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Chinese celery, khuen chai, kinchay
Chinese celery
This has a stronger flavor than ordinary celery, and it's often used in stir-fries and soups. Look for it in Asian markets.
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Chinese eggplant, qiézi
Chinese eggplant
Compared to the familiar American eggplant, Chinese eggplants have thinner skins, a more delicate flavor, and not as many of the seeds that tend to make eggplants bitter.
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Chinese spinach, amaranth, een choy, hiyu, hon-toi-moi, hsien tsai
Chinese spinach
This is similar to spinach, only it's prettier, tastier, and more nutritious. Look for it in Asian markets.
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chipotle negro chile, red-black chipotle, mora, chipotle mora, black chipotle
chipotle negro chile
These are darker, milder versions of the chipotle chile.
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chipotle pepper , chile seco, jalapeno pepper dried, smoked jalapeno pepper
chipotle pepper
These dried and smoked jalapeño peppers lend a wonderful, complex flavor to sauces. They're usually rehydrated and canned in adobo sauce, but you can also buy them dried in cellophane bags. They are medium hot.
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choy sum, cai xin, Chinese flowering cabbage, choi sum
choy sum
This is a general term in Chinese for the tender inner stalks and flowers of green vegetables. White choy sum usually refers to bok choy, while green choy sum refers to yau choy.
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chrysanthemum leaves, chop suey greens, garland chrysanthemum, shungiku
chrysanthemum leaves
This Asian potherb is used to flavor salads, soups, sukiyaki and other dishes. The leaves are usually blanched briefly to soften them and deepen their color, but young leaves can be served raw. Add them to cooked dishes at the last minute, as they become bitter if overcooked. Some people may have an alergic reaction to chrysanthemum leaves.
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cinnamon cap mushroom, cinnamon webcap
cinnamon cap mushroom
Cinnamon cap mushrooms have a firm texture and an earthy flavor.
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cipollini onion, Borettana onion, cippolini onion
cipollini onion
These round, flat Italian onions are about one to two inches in diameter. They're available in the fall.
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clamshell mushroom, Beech Mushroom, Brown Beech Mushroom
clamshell mushroom
Varieties include the brown clamshell mushroom (left). This mushroom goes well with seafood or meats. Cook them before eating.
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cloud ear mushroom, black fungus, black Treasure, bok née, cloud ear fungus
cloud ear mushroom
It's hard to find these fresh, but dried cloud ears are an excellent substitute. Reconstitute them by soaking or simmering them in lots of water for a few hours.
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collard greens, collards, couve, dark cabbage, raštika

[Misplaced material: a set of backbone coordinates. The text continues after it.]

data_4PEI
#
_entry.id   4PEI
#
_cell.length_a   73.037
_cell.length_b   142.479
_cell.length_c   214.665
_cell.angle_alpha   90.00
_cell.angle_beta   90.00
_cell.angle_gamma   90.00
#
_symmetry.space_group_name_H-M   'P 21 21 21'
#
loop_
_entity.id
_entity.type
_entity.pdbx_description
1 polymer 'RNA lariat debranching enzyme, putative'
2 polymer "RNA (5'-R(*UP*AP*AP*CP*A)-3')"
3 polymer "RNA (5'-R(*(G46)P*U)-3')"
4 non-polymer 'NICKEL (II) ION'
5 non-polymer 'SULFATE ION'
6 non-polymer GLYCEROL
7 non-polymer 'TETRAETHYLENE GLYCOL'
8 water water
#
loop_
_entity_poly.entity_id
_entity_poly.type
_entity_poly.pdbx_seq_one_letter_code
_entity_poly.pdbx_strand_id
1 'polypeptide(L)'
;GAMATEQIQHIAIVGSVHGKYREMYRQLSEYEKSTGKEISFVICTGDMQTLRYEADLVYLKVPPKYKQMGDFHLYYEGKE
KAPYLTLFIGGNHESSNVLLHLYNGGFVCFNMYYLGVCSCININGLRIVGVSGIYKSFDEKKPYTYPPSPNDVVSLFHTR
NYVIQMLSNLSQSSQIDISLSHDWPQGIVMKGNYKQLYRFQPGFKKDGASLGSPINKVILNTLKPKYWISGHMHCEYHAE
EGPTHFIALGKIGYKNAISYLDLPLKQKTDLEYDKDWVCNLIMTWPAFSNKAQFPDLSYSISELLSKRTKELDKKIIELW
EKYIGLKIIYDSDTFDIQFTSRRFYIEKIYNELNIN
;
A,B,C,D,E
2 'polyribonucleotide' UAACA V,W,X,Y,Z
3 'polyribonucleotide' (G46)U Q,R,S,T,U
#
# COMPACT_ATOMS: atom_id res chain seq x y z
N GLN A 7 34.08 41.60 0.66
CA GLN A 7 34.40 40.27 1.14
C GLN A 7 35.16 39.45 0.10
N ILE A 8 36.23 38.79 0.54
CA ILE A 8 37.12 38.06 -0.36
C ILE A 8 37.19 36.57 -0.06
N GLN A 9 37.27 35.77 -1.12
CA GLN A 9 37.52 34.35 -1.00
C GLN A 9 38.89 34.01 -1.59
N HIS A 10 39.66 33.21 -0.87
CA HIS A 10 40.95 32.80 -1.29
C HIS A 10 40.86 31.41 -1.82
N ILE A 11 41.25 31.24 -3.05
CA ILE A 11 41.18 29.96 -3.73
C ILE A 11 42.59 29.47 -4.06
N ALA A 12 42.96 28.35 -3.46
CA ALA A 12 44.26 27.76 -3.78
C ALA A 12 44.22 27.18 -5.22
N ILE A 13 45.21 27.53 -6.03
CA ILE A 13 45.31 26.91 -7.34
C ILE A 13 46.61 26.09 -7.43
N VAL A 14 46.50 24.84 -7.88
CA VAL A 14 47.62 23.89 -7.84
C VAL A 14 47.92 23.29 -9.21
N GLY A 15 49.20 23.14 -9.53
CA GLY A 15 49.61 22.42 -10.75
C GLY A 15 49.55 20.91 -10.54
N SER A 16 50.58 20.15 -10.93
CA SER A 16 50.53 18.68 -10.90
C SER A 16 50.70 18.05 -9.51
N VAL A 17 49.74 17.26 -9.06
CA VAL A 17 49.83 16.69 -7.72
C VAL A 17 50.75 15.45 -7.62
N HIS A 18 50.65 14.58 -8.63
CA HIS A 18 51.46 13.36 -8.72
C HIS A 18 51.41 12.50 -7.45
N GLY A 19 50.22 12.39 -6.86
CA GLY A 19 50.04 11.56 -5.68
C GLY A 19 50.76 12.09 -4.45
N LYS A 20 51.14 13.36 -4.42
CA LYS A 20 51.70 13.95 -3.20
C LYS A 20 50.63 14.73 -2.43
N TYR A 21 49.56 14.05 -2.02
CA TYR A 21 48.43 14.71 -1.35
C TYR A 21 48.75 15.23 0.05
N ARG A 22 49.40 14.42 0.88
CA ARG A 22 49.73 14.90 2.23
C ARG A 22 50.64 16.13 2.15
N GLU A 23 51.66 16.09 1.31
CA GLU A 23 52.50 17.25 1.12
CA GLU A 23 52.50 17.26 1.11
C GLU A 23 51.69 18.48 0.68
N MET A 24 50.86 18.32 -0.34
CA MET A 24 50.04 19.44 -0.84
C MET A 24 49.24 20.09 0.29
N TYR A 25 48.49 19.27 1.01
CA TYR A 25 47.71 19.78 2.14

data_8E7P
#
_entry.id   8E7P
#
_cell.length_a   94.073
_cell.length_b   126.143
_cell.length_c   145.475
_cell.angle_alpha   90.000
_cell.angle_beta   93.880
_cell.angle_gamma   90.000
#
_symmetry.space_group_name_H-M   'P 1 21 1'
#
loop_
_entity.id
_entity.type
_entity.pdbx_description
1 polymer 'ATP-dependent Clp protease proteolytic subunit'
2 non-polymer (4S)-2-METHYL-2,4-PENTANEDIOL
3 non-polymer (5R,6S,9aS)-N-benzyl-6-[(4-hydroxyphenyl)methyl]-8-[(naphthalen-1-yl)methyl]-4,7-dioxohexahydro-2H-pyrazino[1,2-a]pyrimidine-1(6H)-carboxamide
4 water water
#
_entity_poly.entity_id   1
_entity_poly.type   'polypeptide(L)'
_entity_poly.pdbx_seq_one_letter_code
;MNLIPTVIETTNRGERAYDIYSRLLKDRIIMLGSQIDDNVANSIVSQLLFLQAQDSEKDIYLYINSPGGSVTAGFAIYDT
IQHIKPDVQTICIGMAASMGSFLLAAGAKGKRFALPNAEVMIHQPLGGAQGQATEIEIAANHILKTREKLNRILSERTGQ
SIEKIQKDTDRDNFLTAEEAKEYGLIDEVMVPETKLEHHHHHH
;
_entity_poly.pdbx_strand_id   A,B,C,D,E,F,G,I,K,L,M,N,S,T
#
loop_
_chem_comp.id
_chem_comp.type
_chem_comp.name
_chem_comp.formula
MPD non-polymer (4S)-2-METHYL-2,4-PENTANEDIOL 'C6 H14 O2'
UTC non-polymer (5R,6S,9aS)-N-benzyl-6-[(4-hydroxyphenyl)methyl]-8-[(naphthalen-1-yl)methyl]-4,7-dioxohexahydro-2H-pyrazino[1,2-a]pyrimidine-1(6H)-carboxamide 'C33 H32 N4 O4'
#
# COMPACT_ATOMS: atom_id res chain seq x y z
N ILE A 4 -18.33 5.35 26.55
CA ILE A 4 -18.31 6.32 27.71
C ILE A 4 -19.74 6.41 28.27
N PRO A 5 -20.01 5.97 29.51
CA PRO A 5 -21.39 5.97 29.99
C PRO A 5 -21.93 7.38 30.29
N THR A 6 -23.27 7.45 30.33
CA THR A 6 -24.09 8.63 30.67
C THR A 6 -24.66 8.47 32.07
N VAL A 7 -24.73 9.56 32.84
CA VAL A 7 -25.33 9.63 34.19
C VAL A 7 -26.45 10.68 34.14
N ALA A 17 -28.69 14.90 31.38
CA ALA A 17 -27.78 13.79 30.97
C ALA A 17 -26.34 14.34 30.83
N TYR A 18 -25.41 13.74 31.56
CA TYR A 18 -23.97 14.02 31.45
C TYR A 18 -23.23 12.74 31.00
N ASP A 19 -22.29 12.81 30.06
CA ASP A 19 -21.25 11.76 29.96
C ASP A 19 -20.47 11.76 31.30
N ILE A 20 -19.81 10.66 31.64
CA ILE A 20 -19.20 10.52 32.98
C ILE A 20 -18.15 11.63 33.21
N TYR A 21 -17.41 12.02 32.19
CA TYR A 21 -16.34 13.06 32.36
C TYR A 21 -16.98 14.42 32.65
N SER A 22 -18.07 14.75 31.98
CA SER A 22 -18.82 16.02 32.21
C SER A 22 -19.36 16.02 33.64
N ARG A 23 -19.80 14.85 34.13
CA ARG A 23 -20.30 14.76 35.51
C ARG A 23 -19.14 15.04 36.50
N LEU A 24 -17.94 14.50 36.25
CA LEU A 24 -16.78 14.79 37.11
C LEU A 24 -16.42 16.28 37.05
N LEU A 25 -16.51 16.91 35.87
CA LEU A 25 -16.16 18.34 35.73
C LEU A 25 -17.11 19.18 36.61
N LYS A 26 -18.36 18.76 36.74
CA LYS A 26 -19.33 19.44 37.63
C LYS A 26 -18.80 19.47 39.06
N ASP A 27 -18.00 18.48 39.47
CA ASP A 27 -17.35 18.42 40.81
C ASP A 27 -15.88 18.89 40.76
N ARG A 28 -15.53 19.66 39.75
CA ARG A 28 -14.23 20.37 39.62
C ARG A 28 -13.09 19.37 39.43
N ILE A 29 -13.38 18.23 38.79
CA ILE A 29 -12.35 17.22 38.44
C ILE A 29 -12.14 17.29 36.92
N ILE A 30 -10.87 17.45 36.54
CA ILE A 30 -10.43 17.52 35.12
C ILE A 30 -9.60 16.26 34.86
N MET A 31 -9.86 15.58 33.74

collard greens
This is a favorite of Southern cooks, who often cook them with salt pork or smoked ham hocks. Frozen collards are an acceptable substitute for fresh.
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coriander root, Chinese parsley root, cilantro root
coriander root
Thai recipes sometimes call for these roots, but they're hard to find in markets. The best source is to pull out a cilantro plant in your garden, or you can use cilantro stems instead.
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corn salad, doucette, fetticus, field salad, lamb's lettuce, mache
corn salad
Corn salad has tender leaves and a very mild flavor.
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Costeño Amarillo, bandeño, chile costeño, Costeno amarillo
Costeño Amarillo
This yellow Mexican chili is used to make soups, stews, and mole sauces. It's fruity and moderately hot and somewhat hard to find.
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cousa squash
This Middle-Eastern summer squash looks a lot like spaghetti squash, only it has a thin, edible skin. It's similar to zucchini, but its larger size makes it a natural for stuffing.
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cracked Provencal
These aromatic green olives are marinated in a solution with herbes de Provence.
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cremini mushroom, baby bella, brown mushroom, crimini mushroom
cremini mushroom
These are closely related to common white mushrooms, but they're a bit more flavorful. Large cremini mushrooms are called portobello mushrooms.
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cress, curly cress, Garden cress, land cress, upland cress
This is a peppery green that's great in salads, sandwiches, and soups. It's attractive enough to make a good garnish as well. There are several varieties, including watercress, upland cress, curly cress, and land cress. Cress is highly perishable, so try to use it as soon as possible after you buy it.